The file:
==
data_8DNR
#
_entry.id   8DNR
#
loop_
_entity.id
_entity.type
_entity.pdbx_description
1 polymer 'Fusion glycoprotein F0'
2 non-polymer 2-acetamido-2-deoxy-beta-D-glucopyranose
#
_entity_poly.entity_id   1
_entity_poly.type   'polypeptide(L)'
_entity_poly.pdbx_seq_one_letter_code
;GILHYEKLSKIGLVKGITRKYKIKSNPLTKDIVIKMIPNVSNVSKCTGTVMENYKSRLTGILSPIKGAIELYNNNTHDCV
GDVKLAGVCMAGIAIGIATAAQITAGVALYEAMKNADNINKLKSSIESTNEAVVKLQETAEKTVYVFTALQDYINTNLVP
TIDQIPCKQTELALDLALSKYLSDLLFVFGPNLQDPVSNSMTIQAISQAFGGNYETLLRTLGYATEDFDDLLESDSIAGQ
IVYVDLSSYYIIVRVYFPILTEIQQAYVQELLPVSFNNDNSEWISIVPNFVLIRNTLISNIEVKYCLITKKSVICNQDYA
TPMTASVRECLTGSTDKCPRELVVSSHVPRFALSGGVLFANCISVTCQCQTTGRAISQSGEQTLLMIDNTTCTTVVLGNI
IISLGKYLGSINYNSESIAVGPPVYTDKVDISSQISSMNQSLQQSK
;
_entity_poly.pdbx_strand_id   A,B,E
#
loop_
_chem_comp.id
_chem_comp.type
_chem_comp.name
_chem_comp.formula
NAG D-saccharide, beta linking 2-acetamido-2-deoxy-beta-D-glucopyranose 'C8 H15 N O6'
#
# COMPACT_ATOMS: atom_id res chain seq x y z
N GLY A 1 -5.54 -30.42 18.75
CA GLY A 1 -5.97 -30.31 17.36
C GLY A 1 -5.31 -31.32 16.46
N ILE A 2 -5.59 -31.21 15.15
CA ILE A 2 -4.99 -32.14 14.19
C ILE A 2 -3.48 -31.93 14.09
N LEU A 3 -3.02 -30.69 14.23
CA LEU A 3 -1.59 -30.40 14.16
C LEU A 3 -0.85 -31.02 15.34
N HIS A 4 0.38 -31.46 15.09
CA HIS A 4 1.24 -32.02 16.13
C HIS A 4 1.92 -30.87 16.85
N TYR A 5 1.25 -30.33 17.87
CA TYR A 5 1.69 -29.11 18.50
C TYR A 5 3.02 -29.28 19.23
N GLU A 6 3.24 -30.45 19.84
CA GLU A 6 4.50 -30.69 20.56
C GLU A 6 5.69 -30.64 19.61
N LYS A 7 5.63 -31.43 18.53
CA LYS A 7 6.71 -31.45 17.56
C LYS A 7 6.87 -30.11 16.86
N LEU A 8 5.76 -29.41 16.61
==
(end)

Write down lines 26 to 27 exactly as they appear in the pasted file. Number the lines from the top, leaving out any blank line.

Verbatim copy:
_chem_comp.type
_chem_comp.name